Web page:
Ultimately, physical evidence is proof that a service or good was delivered. One of the best examples of physical evidence is the way Apple delivers their products. When a consumer opens a new product, each part of the unboxing experience is taken into consideration. How it is presented tells a story to the user, building excitement with each element until the device is revealed. Whether you’re a manufacturing company or a grab-and-go cafe, how you allow the consumer to “remember” you is heavily supported by physical evidence.

How to Determine Your Business’s Marketing Mix

Identifying your marketing mix is one of the keys to generating sales and establishing the right customer base. To do this, you’ll need to understand your sales funnel beginning with identifying your target customer, setting your goals, confirming the tactics that you’ll use and how you’ll measure success.

1. Describe Your Ideal Customer

Write a one- or two-sentence description of your target customer detailing key demographics—age, location, occupation, etc.—and any other specifics that are important to your business.

2. Outline Your Goals and Budgets

Outlining your goals starts with one simple question: What results do you need from your marketing strategy? These results could be as simple as generating 10 new leads a week or as ambitious as increasing email sign-ups by 400 percent. During this step, you will need to establish your objectives and set your advertising and marketing budget.

3. Choose Your Tactics

Once you’ve set your goals, you need to decide how you will reach your targets. There are plenty of channels where you can reach your customers, including online advertising (Google Adwords, Facebook and display advertising), email marketing, direct mail and traditional advertising (television and radio). Select tactics that put your business in the best position to reach your target customers. Choose tactics that are cost-effective and can scale with you as you grow.

4. Establish Your Metrics

After deciding which tactics best fit your marketing mix, determining “what success looks like” is vital. Remember, each tactic needs to align with a goal and fit within your budget. While a direct mail campaign might look spectacular during the design stage, it’s not worth anything if you can’t apply tangible results to your efforts or if it exceeds your financial allocations.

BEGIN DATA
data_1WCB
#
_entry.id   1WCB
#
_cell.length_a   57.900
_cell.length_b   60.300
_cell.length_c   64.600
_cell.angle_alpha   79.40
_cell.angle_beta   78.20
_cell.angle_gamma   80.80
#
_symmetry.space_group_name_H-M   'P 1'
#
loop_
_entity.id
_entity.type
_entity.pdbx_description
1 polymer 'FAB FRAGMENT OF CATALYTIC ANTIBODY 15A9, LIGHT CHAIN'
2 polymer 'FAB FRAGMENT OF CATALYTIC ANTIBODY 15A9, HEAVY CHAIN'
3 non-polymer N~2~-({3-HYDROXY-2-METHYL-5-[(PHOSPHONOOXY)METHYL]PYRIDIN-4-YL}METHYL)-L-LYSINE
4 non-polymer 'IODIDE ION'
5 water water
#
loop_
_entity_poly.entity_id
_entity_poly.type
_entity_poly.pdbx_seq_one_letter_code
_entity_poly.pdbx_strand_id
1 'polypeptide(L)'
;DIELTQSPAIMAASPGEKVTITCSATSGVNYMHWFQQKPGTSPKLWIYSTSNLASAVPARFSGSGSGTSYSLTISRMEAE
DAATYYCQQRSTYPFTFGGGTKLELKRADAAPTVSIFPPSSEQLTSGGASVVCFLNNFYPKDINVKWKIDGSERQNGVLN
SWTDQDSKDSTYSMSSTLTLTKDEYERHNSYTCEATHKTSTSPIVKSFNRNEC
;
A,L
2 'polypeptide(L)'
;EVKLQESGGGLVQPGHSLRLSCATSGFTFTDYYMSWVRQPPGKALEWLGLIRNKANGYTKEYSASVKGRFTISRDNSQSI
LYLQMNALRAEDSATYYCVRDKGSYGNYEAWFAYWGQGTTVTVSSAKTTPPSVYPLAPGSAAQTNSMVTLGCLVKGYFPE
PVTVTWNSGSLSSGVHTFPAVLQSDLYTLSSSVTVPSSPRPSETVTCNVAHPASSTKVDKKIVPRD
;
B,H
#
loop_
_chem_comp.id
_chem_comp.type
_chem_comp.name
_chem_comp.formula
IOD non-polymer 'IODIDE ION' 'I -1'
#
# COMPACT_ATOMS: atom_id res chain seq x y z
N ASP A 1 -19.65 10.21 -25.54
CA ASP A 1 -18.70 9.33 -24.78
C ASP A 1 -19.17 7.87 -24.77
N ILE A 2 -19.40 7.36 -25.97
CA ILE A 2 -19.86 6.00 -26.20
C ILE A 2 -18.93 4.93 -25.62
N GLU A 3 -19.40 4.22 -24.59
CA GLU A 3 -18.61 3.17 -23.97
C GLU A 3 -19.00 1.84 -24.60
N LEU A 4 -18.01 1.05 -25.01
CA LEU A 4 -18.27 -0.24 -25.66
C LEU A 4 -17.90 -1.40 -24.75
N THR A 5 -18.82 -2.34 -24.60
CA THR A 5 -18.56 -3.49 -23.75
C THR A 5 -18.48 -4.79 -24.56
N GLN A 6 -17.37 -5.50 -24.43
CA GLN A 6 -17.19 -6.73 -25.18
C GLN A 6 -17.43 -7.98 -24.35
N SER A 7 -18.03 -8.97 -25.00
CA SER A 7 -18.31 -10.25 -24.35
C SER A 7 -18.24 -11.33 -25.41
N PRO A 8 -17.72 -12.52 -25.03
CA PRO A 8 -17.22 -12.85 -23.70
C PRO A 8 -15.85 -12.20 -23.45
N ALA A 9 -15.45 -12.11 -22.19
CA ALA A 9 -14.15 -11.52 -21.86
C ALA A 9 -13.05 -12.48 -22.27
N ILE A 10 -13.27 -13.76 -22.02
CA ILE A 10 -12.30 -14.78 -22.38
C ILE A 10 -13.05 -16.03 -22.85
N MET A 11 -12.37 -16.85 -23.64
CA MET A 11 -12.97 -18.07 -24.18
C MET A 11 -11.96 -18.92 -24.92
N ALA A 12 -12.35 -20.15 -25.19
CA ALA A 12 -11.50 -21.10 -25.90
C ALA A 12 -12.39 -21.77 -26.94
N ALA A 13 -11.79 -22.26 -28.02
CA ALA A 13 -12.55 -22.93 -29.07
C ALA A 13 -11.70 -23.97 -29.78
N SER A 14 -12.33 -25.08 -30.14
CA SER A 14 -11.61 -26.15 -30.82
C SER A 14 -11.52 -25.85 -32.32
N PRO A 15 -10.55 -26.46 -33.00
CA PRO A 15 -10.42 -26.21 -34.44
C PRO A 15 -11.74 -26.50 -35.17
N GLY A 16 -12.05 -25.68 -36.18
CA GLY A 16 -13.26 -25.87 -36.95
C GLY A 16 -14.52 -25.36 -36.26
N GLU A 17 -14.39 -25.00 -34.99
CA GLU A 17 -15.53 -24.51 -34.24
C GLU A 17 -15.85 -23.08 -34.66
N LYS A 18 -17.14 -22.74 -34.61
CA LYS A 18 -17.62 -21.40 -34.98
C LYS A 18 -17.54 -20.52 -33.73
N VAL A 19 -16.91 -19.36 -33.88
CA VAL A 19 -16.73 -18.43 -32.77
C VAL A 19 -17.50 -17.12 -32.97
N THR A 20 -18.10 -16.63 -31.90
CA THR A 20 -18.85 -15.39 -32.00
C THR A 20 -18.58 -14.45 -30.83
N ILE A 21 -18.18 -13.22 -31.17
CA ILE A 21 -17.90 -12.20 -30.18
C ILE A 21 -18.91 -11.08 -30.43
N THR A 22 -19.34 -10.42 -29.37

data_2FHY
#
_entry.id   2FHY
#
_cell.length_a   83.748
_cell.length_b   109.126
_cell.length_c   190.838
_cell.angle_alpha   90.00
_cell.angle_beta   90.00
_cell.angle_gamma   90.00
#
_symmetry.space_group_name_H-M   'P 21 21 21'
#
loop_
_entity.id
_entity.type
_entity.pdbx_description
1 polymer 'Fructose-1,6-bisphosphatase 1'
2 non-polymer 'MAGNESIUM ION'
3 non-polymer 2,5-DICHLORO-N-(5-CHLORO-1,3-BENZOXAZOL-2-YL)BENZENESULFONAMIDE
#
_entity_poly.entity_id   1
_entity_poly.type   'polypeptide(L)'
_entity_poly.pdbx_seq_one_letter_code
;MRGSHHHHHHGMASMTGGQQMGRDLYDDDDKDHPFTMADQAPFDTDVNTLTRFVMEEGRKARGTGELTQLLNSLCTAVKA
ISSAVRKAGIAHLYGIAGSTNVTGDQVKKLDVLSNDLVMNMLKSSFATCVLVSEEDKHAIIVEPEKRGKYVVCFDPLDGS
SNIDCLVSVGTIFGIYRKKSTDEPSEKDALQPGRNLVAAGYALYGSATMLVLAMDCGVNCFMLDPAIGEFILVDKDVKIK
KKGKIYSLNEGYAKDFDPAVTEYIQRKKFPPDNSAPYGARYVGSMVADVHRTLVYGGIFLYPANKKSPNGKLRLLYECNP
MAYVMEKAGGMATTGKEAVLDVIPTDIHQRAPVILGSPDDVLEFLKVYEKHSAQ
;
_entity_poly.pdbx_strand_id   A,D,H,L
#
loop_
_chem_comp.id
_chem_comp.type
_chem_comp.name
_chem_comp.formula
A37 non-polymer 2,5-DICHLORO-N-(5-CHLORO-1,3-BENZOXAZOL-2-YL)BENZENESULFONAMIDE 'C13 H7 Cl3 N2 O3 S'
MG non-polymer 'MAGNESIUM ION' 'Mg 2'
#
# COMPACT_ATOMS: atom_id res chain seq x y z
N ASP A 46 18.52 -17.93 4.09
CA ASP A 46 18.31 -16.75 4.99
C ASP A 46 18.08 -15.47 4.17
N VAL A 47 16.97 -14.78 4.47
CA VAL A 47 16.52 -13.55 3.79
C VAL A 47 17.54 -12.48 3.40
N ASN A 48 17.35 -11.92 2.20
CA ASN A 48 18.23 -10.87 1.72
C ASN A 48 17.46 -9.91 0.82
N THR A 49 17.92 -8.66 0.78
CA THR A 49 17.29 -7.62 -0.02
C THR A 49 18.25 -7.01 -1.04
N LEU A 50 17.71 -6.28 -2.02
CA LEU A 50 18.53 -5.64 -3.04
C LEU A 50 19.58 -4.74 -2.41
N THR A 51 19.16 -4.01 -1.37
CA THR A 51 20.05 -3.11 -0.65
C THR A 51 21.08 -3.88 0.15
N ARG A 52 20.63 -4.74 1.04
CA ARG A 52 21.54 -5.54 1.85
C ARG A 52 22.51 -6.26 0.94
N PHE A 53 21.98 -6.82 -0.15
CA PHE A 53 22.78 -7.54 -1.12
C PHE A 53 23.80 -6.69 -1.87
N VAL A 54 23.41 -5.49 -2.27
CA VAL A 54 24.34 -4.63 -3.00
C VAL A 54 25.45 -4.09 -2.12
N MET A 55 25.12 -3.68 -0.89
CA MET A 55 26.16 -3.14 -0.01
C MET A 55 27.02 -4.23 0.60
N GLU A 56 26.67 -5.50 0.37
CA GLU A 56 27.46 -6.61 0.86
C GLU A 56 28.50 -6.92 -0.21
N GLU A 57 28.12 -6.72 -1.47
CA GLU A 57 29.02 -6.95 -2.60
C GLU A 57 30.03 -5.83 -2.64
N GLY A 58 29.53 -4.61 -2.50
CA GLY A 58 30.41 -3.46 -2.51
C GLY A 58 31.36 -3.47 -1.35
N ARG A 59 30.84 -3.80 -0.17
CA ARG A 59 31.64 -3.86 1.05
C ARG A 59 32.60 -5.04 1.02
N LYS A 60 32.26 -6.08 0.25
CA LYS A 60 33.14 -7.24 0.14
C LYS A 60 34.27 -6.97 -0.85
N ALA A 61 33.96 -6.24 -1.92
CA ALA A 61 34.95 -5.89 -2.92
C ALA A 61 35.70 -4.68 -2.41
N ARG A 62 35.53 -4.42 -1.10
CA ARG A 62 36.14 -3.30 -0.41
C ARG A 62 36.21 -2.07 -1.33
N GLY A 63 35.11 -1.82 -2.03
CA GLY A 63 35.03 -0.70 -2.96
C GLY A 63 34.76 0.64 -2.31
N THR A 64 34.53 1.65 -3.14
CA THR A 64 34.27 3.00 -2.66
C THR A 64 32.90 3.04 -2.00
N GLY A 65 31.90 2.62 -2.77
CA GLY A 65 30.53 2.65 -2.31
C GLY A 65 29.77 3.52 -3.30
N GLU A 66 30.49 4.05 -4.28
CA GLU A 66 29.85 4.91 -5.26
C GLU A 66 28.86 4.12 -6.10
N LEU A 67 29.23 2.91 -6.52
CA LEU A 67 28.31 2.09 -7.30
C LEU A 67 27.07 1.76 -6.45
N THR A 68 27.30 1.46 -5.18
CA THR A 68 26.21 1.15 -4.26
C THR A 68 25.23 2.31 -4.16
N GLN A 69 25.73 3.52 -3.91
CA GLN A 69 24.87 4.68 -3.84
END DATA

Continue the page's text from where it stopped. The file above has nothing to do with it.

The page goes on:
How You Can Use the 7 P’s

By using the 7 principles of marketing methodically, you can create a terrific framework for developing a marketing plan that shields your business from strategic stumbles. To properly apply this approach to your business and determine whether your marketing mix is appropriately balanced, ask yourself the following questions:

ProductHow can the business improve its products or services?
PriceWhat changes can we make to our pricing model that would increase sales and perceived value?
PlaceHow—and where—can we enhance our customer’s experience through new areas of distribution?
PromotionHow can we augment our current combination of paid, owned and earned media?
Physical EvidenceHow can we reassure our customers through our employees, facilities and branding materials?
PeopleHow can we continue to improve the skills our people have to better the customer experience?
ProcessHow can we improve the systems and methods in place to create more efficiencies and increase profitability?


Putting the 7 P’s to Work For You

Your business is constantly reevaluating your marketing needs based on your results. By understanding the 7 P’s of marketing and the marketing mix you are in a better position to address and achieve your business’s goals.

The 7 P’s inform every function of your business and provide a pathway to success. By matching each of your goals to one of the P’s, you stand to be better prepared for the opportunities ahead.